Posts for February 2019

Senate Bill 68 Supports Truth in Labeling

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Senate Bill 68 (SB68) will ensure that only meat harvested from animal carcasses can be labeled as meat
Petri-dish protein may soon be prohibited from being labeled as meat in South Dakota, thanks to South Dakota’s state senators unanimously passing Senate Bill 68 Feb. 20, 2019.

Currently under review with the House Ag Committee, if passed by the House, SB68 will ensure that only meat harvested from animal carcasses can be labeled as meat.

In a state where more than 3 million cows outnumber the state’s 869,666 citizens, SB68 not only supports consumers’ right to know where their food comes from, but it supports South Dakota’s number one economic driver.

“Agriculture is our number one industry by a long way. SB68 will positively impact our industry in a big way,” said Karla Hofhenke, S.D. Farmers Union Executive Director.

A third-generation cattle producer, Hofhenke says she is proud of the state’s leaders taking a stand. “South Dakota is among the states leading the nation to ensure truth in labeling for their citizens.”

Hofhenke says that beyond truth in labeling, SB68 protects the trust livestock producers have built among consumers that when they purchase U.S. meat products, consumers know are buying a quality, safe product. “Livestock producers of all kinds – beef, lamb, pork, poultry and others – spent generations perfecting the quality and safety of their product. We’ve worked hard to earn consumer trust. A new, lab-manufactured food product, cannot ride on our coattails and put our industry at risk.”

SB68 amends the adulterated and misbranded food chapter of the South Dakota Codified Law code section 39 - 4 to further define the term “meat.” Read the amendment here: https://sdlegislature.gov/docs/legsession/2019/Bills/SB68SAG.pdf.

Truth in labeling is a policy focus of South Dakota Farmers Union. In October 2018, Hofhenke traveled to D.C. with members to testify before the U.S. Department of Agriculture, encouraging the organization to reserve the term meat for protein harvested from animal carcasses only – and not allowing lab manufactured protein products to use the term.

USDA has yet to reach a decision. Which makes SB68 and bills like it in other states, timely.

“If it matters to the states, we hope our congressional leaders will take note and encourage the USDA to follow suite. Consumers have a right to know what they are eating,” Hofhenke explains.

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Farmers Union Enterprises Launches Ag-Based STEM Curriculum for K-12 Classrooms

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Farmers Union Enterprises recently released STEM: IT AG, a STEM (Science, Technology, Engineering, and Math) curriculum focused on agriculture, food and natural resources for kindergarten through 12th-grade students.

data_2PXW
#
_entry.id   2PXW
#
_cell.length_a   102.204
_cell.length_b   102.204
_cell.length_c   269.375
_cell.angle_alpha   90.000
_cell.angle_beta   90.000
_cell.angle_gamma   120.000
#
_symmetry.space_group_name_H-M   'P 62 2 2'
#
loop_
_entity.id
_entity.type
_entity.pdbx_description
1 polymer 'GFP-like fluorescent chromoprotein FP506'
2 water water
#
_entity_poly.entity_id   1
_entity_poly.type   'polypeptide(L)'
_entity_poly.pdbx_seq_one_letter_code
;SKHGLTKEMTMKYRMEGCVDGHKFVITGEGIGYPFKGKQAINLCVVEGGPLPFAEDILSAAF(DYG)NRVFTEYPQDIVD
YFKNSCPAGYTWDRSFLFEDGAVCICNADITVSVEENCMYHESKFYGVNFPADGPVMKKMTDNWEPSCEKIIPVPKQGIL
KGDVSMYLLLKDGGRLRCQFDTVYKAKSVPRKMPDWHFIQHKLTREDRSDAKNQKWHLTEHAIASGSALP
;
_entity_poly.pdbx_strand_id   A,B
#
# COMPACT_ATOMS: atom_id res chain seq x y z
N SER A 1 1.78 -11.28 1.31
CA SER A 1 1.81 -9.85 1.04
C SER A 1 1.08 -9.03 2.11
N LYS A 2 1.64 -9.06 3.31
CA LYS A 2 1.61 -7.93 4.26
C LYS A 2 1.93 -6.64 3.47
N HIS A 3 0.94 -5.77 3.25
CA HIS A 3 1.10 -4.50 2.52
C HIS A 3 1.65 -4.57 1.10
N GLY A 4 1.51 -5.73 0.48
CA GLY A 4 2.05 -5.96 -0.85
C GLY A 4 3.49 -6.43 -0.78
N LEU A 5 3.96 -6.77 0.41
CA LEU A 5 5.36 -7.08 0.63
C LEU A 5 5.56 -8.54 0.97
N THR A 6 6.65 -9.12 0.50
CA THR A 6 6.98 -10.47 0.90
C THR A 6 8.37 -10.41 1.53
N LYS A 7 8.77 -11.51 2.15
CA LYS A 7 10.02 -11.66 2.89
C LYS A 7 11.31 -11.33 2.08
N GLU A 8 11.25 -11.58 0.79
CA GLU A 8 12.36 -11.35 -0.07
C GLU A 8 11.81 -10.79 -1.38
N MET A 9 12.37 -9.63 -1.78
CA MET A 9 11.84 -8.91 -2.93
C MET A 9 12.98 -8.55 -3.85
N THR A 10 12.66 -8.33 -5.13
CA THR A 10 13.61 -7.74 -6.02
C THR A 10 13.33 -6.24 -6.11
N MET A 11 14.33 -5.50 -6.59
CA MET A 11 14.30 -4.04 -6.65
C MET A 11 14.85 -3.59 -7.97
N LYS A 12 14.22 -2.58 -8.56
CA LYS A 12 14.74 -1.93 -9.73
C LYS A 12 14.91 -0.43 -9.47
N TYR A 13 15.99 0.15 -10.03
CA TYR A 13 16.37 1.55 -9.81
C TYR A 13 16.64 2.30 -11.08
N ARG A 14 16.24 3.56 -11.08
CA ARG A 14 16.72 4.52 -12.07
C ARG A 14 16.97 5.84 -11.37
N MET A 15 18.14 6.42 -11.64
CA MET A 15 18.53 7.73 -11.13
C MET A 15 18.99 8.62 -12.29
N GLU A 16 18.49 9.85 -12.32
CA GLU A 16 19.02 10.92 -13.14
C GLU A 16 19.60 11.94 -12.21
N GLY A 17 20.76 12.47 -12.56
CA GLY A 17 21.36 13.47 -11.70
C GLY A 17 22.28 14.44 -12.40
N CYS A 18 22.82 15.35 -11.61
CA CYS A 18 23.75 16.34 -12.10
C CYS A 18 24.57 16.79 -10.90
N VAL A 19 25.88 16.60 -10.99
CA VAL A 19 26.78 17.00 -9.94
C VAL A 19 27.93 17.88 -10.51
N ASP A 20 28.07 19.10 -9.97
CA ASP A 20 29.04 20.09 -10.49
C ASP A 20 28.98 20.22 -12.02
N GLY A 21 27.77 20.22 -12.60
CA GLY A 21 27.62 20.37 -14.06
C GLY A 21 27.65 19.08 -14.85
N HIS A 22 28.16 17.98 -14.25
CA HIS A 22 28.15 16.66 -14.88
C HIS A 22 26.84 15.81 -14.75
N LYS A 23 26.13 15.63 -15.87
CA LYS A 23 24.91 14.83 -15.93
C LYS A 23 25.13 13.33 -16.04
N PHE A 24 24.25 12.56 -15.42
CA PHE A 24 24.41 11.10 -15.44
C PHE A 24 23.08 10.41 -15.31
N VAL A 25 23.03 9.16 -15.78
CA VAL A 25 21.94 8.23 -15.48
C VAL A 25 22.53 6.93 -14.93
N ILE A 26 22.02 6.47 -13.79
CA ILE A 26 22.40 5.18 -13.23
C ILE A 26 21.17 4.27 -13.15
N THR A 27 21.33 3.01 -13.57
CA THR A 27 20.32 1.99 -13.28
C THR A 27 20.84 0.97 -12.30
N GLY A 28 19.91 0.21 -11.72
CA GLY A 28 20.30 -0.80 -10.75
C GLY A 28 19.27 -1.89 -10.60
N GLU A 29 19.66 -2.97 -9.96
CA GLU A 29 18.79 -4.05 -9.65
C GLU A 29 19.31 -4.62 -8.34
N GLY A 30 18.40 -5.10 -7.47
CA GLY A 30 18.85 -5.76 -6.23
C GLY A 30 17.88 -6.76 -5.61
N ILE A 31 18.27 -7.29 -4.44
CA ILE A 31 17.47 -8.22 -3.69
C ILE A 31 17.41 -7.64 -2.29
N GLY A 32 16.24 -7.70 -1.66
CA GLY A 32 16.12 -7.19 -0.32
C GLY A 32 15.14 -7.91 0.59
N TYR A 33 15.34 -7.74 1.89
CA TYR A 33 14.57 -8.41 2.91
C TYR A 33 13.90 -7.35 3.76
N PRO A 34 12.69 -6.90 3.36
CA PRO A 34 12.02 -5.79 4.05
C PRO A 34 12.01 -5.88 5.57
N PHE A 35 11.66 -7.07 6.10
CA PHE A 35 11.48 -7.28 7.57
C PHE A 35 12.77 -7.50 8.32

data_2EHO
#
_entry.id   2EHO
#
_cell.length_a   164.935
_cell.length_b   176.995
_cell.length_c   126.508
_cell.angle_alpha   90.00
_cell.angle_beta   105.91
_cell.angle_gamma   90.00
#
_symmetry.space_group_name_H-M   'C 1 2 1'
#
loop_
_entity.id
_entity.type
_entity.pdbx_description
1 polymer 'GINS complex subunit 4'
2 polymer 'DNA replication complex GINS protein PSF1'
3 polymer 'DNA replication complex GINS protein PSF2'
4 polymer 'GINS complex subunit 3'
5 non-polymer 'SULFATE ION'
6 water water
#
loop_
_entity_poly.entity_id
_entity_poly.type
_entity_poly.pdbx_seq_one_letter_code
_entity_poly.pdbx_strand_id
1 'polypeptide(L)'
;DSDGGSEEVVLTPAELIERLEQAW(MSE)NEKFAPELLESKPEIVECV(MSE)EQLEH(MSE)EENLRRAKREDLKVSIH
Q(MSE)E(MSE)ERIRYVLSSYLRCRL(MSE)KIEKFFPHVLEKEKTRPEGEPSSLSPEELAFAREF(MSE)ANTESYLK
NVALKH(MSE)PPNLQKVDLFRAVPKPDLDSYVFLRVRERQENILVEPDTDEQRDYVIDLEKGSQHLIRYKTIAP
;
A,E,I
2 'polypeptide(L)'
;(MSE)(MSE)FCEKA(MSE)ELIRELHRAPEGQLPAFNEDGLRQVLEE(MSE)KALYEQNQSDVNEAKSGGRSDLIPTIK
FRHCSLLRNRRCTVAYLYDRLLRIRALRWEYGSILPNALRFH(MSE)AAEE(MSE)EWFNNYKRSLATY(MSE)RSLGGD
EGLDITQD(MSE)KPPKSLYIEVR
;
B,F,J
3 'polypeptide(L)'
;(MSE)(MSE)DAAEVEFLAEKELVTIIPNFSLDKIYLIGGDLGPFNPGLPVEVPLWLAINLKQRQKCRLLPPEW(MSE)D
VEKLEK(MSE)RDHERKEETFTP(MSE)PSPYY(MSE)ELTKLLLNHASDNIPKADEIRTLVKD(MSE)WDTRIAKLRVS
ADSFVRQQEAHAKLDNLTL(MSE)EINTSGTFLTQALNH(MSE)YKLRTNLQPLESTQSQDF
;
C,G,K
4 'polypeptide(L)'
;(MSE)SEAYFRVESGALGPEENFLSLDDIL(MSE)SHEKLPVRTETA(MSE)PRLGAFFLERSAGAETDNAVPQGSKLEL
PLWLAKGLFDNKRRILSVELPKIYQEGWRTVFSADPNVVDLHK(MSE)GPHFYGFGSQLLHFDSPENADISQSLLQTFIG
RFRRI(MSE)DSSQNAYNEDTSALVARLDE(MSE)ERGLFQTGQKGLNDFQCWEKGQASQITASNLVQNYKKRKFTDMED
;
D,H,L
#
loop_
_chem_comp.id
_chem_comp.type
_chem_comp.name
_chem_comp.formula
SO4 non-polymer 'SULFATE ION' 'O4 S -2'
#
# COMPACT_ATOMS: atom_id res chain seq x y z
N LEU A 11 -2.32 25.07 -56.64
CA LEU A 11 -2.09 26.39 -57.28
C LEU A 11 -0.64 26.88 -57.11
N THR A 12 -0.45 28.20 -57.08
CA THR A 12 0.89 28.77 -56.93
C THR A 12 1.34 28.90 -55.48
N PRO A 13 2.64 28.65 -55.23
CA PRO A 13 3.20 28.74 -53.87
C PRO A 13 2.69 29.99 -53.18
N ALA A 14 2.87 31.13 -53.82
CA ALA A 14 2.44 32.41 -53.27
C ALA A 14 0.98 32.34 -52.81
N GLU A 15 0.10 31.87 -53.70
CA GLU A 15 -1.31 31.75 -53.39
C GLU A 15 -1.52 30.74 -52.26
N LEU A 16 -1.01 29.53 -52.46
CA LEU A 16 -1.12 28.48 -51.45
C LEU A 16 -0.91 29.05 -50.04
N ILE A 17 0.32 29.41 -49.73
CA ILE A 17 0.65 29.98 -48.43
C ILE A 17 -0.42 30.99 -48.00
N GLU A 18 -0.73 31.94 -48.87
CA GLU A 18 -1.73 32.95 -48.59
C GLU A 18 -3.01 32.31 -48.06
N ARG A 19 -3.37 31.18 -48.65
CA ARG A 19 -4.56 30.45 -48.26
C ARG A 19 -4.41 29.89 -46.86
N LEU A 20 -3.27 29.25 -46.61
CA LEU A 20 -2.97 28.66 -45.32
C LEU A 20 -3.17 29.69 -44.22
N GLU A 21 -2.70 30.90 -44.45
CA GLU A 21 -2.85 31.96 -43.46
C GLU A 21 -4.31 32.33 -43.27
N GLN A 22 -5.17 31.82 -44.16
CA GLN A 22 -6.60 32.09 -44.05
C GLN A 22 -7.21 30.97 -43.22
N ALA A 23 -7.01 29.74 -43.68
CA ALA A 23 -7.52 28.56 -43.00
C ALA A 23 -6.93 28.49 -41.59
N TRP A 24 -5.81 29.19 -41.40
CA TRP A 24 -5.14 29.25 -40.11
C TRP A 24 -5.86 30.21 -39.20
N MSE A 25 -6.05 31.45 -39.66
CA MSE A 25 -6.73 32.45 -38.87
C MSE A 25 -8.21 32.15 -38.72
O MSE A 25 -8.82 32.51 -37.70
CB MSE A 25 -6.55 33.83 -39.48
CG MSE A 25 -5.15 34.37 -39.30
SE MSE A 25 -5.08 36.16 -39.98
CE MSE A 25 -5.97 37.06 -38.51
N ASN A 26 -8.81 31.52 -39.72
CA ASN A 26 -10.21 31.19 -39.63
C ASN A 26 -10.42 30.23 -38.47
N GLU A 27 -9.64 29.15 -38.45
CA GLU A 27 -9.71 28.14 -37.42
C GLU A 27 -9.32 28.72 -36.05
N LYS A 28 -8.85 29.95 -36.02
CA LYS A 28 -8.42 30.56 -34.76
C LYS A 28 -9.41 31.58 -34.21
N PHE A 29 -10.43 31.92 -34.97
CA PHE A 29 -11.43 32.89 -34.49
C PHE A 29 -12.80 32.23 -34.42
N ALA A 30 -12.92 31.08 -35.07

"Talk about making science relevant - all students eat," said Doug Sombke, president of Farmers Union Enterprises and South Dakota Farmers Union. "We are excited to share this curriculum which integrates STEM-based information into interactive units about agriculture and where food comes from with educators and students throughout the nation."

The curriculum is a joint effort between five Farmers Union state organizations (South Dakota, Minnesota, Montana, North Dakota and Wisconsin), which comprise Farmers Union Enterprises, based in Redwood Falls, Minn. Farmers Union Enterprises partnered with the design group, STEM Fuse to produce and distribute the curriculum.

"Collaborating with the Farmers Union Enterprises team, we designed the curriculum to easily integrate ag-based STEM education in any unit teachers are focusing on," explained Carter Tatge, founder, and CEO of STEM Fuse. "You don't need a STEM background or an agriculture background to provide STEM: IT AG to students. In fact, the curriculum requires little guidance from educators."

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2019 National Farmers Union Convention: Grassroots Policy in Action

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Editorial Note: If you'd like to interview South Dakota Farmers Union members from your readership or coverage area during National Farmers Union Convention March 3-5, reach out to Karla Hofhenke, Executive Director, S.D. Farmers Union e-mail her at khofhenke@sdfu.org. Include your best call back number.

Grassroots policy development is the reason several South Dakota Farmers Union members will attend the National Farmers Union (NFU) Convention held in Bellevue, Wash., March 3-5, 2019.

 "Bringing our policy to the national convention gets results, because the policies passed during this convention are what the national lobbyists use as guidance when they lobby congressional leaders," explains Union Center rancher Steve Harwood.

 Harwood is one of six delegates elected during SDFU state convention, to represent SDFU policy during NFU Convention. The other delegates include: Becky Martinmaas, Orient; Cheryl Schaefers, Polo; Tammy Basel, Union Center; David Reis, Reliance; and Lorrie Hanson, Britton.

 Similar to state policy, but on a much larger scale, these delegates will work to make SDFU policy part of the NFU policy book.